Pip Williams’ debut novel
was released on 31 March, just after COVID-19 shutdowns began to take effect around Australia. A publicity plan months in the making needed to be cancelled and re-drawn within 48 hours, but despite the festivals and events missed, the book has enjoyed great success. The Dictionary of Lost Words
It has become an all-too-common cliché to say that 2020 has seen its fair share of challenges. Writers in South Australia seem overwhelmingly aware of the privileges they hold, but after toiling on manuscripts for years only to have their books released at a time where there are significant limits on celebrating their achievement, there is of course some frustration and sadness too.
“Back in March there was an enormous amount of disappointment that this story I’d been nurturing for so long would have its wings clipped just as it was about to fly,” Williams says. “But stories are hard to lock down, and the book industry found so many ways to celebrate and share new publications.”
This is a sentiment shared by Patrick Allington, whose novel
. “It wasn’t perfect timing, but it’s a privilege to be published under any circumstances,” he says. “The year 2020 has been so hard for so many people in so many ways: I’ve got nothing to whinge about.” Rise and Shine was released in June
“[I’ve] genuinely loved online book events, both my own and other people’s. I find it moving and reassuring to share a ‘space’, to share ideas and stories, with readers beaming in from different places: people I know, people I’ve heard of, and strangers.”
The launch of
Rise and Shine was an example of the ways the publishing industry has adapted under isolation. Allington was hosted by the Matilda Bookshop in Stirling, but rather than being surrounded by family and friends he sat in the bookshop alone while the event was conducted via Zoom; an experience Allington describes as “weird and fun”, and which carried “a deep urge to steal all Matilda’s books”.
Molly Murn is in a unique position to comment on these challenging circumstances, being both an author and a bookseller. Murn’s debut novel –
– was published last year. She was able to have a traditional book launch, which she says “was a highlight – sharing the festivities with 200 family, friends, colleagues and customers was a night I will never forget”. Heart of the Grass Tree
While Murn is sympathetic to her author friends “who haven’t had that high moment of celebration releasing their books during lockdown”, she herself has had some publicity events cancelled, which she believes meant “some momentum has been lost”.
However, Murn points to the quick adaptation by authors, publishers and booksellers: “The publishing and writing community is incredibly supportive and innovative, and I think that everyone has pulled together in finding new ways to get books into people’s hands.”
Heart of the Grass Tree author and bookseller Molly Murn
This collegiate response is echoed by Allington, who says he has “genuinely loved online book events, both my own and other people’s. I find it moving and reassuring to share a ‘space’, to share ideas and stories, with readers beaming in from different places: people I know, people I’ve heard of, and strangers.”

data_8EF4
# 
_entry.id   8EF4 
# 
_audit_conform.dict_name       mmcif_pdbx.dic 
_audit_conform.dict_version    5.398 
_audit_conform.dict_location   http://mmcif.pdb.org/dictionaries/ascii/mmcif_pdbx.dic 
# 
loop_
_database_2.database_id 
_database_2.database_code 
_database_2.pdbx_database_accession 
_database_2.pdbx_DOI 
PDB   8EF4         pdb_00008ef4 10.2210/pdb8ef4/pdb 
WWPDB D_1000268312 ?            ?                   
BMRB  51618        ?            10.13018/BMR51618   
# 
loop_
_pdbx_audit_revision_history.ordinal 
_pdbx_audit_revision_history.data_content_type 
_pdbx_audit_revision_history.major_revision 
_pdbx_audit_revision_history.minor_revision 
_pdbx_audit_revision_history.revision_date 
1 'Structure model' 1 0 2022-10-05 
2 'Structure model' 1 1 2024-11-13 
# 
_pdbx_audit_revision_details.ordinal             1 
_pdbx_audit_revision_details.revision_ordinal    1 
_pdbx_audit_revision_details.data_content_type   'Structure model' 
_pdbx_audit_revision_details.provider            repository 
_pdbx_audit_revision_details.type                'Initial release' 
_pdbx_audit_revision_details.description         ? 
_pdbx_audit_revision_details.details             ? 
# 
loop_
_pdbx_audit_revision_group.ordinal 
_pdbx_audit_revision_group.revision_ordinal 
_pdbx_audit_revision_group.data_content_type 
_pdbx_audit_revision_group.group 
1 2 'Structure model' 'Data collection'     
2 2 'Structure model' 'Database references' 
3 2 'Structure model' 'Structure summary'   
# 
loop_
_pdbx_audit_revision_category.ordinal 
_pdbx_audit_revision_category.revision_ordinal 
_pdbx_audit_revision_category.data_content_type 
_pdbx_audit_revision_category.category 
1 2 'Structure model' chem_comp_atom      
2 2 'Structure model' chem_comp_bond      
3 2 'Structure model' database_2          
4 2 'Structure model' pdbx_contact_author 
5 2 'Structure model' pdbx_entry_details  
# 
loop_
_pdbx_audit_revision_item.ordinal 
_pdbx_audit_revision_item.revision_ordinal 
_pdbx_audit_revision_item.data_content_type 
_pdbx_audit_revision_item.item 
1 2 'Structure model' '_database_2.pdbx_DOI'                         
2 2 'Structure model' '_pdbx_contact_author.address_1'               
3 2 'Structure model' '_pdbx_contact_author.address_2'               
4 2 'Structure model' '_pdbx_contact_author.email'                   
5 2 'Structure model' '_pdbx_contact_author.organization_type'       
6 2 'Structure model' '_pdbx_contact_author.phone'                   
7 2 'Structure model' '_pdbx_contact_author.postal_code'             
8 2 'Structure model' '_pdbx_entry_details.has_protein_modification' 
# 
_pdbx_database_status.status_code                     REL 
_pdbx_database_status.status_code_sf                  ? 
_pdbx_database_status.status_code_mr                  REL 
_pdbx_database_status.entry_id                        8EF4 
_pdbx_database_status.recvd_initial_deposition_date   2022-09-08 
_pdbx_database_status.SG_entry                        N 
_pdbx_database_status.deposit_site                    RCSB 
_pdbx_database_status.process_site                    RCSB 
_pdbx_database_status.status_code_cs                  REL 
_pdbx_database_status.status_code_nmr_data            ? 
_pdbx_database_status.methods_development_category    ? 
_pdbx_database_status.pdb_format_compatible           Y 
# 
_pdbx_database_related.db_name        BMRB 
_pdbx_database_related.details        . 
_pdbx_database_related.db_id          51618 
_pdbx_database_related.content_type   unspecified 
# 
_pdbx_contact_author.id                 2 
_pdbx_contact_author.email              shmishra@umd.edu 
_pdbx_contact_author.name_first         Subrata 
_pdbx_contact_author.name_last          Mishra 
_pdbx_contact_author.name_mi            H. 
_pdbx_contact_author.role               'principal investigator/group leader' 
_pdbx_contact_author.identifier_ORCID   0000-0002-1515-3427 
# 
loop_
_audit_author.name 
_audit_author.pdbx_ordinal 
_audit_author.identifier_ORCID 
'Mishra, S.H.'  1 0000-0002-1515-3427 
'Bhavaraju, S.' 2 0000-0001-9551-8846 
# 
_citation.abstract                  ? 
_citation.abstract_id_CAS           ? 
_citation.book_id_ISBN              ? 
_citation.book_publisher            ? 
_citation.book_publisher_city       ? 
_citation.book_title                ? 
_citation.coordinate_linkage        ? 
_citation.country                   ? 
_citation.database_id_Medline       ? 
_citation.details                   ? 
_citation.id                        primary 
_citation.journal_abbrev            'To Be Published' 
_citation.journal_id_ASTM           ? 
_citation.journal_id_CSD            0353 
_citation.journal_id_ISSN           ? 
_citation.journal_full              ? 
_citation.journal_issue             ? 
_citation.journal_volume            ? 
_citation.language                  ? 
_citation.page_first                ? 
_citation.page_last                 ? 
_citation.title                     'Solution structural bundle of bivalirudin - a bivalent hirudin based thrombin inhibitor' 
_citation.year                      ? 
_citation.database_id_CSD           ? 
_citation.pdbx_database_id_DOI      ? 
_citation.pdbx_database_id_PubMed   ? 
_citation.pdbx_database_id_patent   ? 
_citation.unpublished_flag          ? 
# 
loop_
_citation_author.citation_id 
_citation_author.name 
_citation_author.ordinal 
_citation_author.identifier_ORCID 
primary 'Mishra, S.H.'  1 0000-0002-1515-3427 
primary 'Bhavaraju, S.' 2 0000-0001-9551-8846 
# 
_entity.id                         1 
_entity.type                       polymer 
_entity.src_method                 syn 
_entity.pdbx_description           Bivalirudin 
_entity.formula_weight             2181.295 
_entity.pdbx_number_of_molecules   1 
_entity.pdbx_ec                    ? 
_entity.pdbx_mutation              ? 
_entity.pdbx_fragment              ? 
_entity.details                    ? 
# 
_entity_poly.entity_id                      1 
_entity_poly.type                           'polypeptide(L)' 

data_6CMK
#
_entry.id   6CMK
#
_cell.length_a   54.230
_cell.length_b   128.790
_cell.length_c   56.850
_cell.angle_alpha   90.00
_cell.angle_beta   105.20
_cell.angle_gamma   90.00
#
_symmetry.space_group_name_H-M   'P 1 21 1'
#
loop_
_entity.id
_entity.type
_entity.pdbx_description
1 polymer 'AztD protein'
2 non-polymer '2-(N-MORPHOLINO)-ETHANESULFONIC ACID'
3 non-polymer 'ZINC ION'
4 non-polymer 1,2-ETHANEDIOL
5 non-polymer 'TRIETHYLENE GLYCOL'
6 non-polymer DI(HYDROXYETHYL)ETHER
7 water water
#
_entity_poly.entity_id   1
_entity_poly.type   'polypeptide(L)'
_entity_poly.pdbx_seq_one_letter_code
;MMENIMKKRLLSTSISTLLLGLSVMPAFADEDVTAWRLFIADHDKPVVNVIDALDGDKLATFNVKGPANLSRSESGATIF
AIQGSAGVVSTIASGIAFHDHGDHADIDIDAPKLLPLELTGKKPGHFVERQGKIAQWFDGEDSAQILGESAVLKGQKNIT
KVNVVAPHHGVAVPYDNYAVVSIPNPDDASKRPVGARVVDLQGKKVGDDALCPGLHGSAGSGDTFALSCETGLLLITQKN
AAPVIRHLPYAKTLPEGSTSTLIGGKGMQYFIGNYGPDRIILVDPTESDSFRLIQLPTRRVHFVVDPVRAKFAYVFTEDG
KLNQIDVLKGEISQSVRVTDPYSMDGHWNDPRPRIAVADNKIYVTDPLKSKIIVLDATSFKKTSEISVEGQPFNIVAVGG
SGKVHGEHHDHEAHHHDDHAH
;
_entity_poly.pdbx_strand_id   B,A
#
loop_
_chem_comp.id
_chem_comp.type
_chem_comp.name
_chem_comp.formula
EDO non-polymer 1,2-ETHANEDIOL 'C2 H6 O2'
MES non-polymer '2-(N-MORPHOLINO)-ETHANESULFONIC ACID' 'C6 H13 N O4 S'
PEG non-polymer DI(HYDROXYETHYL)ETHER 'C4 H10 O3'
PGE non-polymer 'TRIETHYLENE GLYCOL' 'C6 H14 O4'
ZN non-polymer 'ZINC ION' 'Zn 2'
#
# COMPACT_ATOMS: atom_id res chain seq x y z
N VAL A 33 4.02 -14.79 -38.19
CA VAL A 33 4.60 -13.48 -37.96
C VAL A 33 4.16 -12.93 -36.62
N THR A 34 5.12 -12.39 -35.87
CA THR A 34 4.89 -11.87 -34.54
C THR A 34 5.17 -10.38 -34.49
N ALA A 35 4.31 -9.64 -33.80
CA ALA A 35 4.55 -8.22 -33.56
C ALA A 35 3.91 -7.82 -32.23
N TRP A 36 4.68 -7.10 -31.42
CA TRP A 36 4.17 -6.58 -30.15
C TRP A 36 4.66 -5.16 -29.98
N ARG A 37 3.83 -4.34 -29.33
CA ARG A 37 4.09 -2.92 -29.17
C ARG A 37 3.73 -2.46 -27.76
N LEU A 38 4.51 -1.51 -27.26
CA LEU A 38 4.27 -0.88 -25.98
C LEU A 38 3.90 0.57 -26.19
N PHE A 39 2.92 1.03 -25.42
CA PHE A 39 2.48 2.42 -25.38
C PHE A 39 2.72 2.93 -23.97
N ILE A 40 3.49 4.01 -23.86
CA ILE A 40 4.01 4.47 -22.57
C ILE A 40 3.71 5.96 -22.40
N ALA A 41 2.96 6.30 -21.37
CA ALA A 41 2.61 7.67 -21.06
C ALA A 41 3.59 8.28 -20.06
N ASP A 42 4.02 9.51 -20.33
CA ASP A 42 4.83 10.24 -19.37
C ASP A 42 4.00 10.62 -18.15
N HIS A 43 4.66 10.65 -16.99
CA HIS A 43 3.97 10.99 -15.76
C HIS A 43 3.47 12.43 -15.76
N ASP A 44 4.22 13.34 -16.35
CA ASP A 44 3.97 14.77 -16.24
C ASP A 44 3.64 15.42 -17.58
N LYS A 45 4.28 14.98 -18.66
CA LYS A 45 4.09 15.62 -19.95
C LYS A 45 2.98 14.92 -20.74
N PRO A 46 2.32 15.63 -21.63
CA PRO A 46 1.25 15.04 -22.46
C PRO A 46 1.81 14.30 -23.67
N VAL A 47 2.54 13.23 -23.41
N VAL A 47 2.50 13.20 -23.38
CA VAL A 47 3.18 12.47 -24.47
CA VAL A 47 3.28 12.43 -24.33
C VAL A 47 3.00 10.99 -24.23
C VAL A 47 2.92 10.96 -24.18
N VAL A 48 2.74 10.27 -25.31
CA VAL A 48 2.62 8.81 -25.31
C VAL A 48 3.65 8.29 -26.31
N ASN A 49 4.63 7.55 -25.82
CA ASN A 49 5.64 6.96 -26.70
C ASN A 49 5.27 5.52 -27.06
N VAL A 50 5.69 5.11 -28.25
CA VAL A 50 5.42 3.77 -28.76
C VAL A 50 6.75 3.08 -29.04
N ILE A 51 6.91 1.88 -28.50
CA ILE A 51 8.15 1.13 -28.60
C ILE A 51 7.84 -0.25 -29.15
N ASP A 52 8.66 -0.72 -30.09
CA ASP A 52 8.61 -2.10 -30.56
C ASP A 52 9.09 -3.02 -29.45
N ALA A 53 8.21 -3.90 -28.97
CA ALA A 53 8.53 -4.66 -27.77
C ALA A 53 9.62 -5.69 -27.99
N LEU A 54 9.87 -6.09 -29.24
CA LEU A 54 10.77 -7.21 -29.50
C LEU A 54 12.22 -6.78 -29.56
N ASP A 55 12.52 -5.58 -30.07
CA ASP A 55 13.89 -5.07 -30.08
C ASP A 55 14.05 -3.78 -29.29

Williams has gone on to have “a virtual book tour made possible by technology”, with online events hosted by bookshops, libraries, podcast interviews and online Q&As. She points to “the industry’s creativity and people’s desire to keep engaging and connecting’ throughout the crisis turning an initial challenge into a positive experience.
“Although I couldn’t see their faces, I’m sure I’ve had the pleasure of talking to hundreds more people about my book than I ever would have on a road tour. And my carbon footprint is a fraction of the size.”
While in lockdown, books have become a source of company, stimulation and escape for many. With theatres, cinemas and galleries closed to the public, booksellers who have delivered books by hand, post, or arranged safe collections while providing tailored recommendations have been able to connect with their local community.
“I think stories, in all their forms, have provided comfort and consolation during this weird and often frightening time. Whether it is to fill the time, escape, understand or connect to something beyond our shrinking world, stories are helping us cope.”
Allington points to the ability of books to communicate with the reader, whatever their genre, particularly during times of crisis. “Time and again in 2020, I’ve been reminded of the extent to which we need local independent publishers.”
Williams agrees: “I think stories, in all their forms, have provided comfort and consolation during this weird and often frightening time. Whether it is to fill the time, escape, understand or connect to something beyond our shrinking world, stories are helping us cope.
“My own reading has been dominated by the stories of South Australian writers and I am especially grateful to Carol LeVevre, Rachael Mead, Katherine Tamiko Arguile and Patrick Allington for weathering the storm and getting their books out there when they were most needed.”
Kylie Maslen is a writer and critic from Kaurna/Adelaide. Her first book,
Show Me Where It Hurts, is forthcoming with Text Publishing.
Reading the city:
Adelaide in six books
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